My last article was called The Level One Blues. It described how to construct option positions in more than one way. This is useful if the option approval level assigned to you by your stockbroker is a low level. You can read more about what option approval levels are and what they mean in the last article. I’ll expand on the idea of synthetic options further here.
Below is today’s chart of QQQ, the exchange-traded fund for the NASDAQ 100 index. With multiple tech stocks having recent bad news, and other issues, the ETF had fallen quickly to around $157. There was an apparent demand zone just below, with a low around $150. Because of recent market price volatility, options were quite expensive.
Let’s say you believed that QQQ was not likely to drop below $150 in the next few weeks, and that you wanted to benefit from the current highly inflated option prices. A common strategy would be to sell (short) a put option at the $150 strike price. The 150 puts expiring in 22 days at that strike could be sold for $2.12 per share, or $212 per contract.
Each put option sold would obligate you to buy 100 shares of QQQ at $150 each, for a total of $15,000. But this obligation is only a contingent one. You would not actually be required to buy the stock unless it was below $150 when the options expired.
If you were correct about the price direction, and QQQ were to recover and remain above $150, then the put would not be exercised and it would be worth nothing when it expired. The $212 that you had received for selling it would be clear profit. On your $15,000 of cash tied up, this would be a profit of 212/15,000 or 1.41% in 22 days. This would be an annualized rate of return of 23.45%.
On the other hand, if the price of QQQ dropped below $150, and remained there at expiration, then you would be obligated to buy the shares of QQQ at $150 each, or $15,000 for the 100 shares. Your net cost per share would then be $150 paid, less the $2.12 received initially for selling the puts. $150 – $2.12 = $147.88 per share. If QQQ were anywhere above that price at expiration, you would have a profit. If not, you would have a loss.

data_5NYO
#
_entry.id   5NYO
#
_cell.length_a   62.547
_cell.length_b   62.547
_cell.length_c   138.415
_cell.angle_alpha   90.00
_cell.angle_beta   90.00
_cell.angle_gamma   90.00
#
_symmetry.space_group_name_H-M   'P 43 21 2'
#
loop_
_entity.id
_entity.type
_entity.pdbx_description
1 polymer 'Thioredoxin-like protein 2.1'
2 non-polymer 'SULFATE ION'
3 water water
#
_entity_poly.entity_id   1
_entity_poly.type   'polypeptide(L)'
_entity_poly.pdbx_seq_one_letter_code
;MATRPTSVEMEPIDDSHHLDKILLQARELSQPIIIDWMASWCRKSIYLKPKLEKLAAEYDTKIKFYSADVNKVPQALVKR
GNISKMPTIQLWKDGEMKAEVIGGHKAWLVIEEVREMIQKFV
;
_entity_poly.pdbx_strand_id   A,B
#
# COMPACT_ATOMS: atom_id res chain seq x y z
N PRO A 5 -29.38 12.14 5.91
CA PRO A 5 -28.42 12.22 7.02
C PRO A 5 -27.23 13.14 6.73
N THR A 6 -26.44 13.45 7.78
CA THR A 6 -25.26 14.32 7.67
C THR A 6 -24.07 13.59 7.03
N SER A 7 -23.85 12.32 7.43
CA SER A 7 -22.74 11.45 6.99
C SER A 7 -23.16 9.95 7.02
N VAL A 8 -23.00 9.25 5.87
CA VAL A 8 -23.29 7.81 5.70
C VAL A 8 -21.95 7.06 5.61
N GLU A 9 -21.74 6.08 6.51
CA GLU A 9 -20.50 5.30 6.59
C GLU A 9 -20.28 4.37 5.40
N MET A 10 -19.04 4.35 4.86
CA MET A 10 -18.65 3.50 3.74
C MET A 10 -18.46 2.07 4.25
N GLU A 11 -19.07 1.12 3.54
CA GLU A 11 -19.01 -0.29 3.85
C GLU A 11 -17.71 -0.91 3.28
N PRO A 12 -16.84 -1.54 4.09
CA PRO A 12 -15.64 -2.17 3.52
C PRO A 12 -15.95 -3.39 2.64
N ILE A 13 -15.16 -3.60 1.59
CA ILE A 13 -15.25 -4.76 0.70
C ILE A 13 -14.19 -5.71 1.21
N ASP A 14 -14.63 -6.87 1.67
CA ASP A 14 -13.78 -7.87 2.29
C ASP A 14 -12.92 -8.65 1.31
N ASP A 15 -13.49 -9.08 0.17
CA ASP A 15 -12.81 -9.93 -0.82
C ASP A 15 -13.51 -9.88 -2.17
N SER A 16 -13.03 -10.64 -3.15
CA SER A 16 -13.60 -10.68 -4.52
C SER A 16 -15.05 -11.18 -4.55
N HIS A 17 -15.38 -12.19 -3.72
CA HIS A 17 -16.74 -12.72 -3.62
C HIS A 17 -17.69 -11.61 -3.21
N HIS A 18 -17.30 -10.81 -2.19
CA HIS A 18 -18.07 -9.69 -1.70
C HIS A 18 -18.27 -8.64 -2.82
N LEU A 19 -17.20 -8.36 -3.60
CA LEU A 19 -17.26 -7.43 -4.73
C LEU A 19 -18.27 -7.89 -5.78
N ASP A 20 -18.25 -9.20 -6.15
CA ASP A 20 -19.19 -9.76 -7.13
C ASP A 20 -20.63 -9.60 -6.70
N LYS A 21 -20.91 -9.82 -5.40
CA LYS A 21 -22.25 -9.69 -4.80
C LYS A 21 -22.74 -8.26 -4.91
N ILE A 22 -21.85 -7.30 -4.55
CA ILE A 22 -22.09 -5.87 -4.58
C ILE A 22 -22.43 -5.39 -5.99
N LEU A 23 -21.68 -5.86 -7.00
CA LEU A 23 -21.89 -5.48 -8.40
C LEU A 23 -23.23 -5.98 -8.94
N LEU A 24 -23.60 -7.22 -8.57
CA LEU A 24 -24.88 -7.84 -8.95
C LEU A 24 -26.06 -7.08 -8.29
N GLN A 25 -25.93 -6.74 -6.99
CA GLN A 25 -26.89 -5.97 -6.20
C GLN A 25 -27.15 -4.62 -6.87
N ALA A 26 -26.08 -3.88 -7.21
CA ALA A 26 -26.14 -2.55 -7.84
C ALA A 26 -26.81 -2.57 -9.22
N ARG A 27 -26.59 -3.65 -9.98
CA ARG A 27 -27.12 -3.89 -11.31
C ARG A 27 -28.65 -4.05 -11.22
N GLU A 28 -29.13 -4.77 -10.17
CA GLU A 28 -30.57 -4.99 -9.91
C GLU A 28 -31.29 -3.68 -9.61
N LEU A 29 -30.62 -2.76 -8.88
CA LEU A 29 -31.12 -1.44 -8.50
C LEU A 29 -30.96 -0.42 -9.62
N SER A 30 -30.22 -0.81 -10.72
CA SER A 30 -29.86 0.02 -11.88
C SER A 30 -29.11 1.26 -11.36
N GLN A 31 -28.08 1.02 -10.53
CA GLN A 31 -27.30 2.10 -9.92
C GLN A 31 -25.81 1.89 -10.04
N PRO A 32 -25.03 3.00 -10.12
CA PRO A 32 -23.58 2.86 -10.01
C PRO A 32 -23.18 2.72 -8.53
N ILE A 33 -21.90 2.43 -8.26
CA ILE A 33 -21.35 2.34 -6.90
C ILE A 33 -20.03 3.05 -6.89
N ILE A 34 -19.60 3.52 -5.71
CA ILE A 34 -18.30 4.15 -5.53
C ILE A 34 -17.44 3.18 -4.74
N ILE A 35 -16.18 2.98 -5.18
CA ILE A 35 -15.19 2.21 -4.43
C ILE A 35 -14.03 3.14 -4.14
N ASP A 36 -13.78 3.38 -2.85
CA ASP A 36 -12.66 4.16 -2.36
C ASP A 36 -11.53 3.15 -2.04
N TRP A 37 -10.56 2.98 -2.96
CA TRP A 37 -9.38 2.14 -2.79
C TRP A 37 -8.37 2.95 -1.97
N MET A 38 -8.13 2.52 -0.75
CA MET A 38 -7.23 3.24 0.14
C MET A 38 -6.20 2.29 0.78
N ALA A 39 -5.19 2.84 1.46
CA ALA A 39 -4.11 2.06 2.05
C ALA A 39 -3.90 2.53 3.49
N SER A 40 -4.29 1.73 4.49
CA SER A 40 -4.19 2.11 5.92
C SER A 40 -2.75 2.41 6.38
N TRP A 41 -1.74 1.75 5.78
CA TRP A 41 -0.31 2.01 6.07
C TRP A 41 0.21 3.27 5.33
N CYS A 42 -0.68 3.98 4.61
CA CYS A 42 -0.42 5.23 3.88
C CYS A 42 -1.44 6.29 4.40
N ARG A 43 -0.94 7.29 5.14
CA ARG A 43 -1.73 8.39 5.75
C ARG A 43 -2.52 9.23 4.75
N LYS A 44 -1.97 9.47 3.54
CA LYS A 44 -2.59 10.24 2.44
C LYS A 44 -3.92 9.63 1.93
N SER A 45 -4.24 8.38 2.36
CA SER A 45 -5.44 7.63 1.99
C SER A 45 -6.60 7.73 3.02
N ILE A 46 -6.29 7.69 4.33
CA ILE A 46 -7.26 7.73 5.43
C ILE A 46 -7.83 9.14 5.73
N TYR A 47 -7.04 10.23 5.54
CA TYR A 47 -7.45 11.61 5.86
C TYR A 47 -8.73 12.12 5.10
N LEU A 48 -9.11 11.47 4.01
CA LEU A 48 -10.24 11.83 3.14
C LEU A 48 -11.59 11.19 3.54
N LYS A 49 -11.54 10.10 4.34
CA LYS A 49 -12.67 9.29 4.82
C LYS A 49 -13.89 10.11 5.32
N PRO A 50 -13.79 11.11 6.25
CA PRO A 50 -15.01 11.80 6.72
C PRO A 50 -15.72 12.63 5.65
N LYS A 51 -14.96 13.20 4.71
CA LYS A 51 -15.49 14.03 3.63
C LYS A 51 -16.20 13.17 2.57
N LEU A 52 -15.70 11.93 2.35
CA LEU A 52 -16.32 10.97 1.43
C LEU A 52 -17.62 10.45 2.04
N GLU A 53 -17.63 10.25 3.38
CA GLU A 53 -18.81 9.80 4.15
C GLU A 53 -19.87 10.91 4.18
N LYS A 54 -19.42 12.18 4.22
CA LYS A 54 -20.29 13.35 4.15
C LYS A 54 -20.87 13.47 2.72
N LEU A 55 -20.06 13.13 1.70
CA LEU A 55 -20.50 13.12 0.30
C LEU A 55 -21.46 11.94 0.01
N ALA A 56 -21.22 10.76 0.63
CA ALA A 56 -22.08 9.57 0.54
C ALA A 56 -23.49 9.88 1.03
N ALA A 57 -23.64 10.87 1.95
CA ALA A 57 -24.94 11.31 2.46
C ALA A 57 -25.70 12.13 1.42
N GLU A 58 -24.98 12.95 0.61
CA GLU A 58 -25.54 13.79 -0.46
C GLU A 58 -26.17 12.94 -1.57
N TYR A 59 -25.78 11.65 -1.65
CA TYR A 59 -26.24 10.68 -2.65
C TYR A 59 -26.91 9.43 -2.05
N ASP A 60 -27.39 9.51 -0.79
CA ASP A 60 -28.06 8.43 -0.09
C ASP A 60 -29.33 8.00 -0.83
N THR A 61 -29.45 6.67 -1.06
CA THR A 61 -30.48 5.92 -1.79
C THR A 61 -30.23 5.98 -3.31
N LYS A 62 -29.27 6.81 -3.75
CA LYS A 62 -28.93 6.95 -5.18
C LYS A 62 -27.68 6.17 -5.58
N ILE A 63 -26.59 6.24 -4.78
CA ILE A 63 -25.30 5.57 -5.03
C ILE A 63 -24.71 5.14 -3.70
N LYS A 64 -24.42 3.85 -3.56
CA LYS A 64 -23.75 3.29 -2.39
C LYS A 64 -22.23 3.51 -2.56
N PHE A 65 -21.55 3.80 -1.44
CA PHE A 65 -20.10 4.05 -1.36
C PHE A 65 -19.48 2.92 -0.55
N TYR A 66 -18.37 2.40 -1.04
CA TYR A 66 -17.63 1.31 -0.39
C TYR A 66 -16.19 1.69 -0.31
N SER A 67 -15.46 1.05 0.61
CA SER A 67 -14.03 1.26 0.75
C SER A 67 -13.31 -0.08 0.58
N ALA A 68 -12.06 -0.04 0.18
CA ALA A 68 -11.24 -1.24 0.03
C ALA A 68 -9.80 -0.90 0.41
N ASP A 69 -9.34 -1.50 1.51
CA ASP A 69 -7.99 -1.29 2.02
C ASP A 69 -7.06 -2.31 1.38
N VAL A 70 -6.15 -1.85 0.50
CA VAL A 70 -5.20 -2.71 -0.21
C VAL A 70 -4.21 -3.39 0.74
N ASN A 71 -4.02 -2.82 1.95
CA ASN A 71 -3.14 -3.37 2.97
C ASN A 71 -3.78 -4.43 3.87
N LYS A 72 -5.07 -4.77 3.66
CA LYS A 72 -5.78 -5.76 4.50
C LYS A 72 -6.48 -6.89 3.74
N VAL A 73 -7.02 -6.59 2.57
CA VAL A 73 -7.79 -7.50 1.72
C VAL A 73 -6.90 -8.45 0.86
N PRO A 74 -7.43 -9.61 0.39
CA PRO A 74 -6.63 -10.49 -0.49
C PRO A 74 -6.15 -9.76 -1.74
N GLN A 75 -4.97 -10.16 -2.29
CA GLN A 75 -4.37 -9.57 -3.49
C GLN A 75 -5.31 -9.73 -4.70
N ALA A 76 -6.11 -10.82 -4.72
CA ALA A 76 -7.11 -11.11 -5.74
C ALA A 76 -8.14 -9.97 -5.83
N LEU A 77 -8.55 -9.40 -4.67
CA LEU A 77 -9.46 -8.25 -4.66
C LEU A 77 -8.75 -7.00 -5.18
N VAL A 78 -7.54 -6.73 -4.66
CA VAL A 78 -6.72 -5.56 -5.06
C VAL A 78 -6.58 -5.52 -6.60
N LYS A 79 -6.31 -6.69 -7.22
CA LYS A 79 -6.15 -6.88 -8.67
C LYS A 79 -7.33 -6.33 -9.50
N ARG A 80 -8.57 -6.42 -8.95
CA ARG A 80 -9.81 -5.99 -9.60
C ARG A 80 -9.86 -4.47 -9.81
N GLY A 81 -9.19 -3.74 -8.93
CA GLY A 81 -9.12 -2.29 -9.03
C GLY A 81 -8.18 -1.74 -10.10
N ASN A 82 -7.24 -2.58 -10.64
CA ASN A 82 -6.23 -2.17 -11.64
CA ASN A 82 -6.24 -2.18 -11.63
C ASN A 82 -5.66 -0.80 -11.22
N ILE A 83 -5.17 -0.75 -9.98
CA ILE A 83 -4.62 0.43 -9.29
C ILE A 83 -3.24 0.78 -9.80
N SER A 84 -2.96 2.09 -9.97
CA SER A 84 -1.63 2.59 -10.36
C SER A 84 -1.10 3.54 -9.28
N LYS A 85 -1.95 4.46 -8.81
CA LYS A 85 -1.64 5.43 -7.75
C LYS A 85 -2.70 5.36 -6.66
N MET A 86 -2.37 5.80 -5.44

Let’s say you liked these possible returns and decided to place the trade.
But your broker informed you that your brokerage account was only “approved for level 1.” You would not be allowed to place the trade, which requires a higher approval level (level 4 in this case).
This is where the idea of synthetic options comes in. Any option position can be synthesized by substituting a different type of option position.
In last week’s article, I gave the basic equation used when creating synthetic options positions. Quoting from that article:
- +S = Long 100 shares of the underlying Stock
- -S = Short 100 shares of the underlying Stock
- +C(x) = One long call option at strike X
- -C(x) = One short call option at strike X
- +P(x) = One long put option at strike X
- -P(x) = One short put option at strike X
Here is a basic equation: +S + P(x) = C(x)
This translates to: 100 shares of stock plus one put at strike x equals one call at strike x.
In the above translation, equals means yields the same profit or loss in all conditions.
This equivalence is the result of a property of options that is called Put-Call Parity, as explained in the earlier article.
In today’s QQQ example, we would like to sell a put at the $150 strike. Our desired position, using the above notation, would be:
But we are not allowed to sell short puts. How else can this position be constructed?
We just need to do a little rearranging of the basic equation.
If it is true that: +S + P(x) = C(x)
then: -S -P(x) = -C(x)
Adding +S to both sides of the equation yields: -S +S -P(x) = +S – C(x)
Which simplifies to: -P(x) = +S – C(x)
Fine, but what is the point of all that algebra?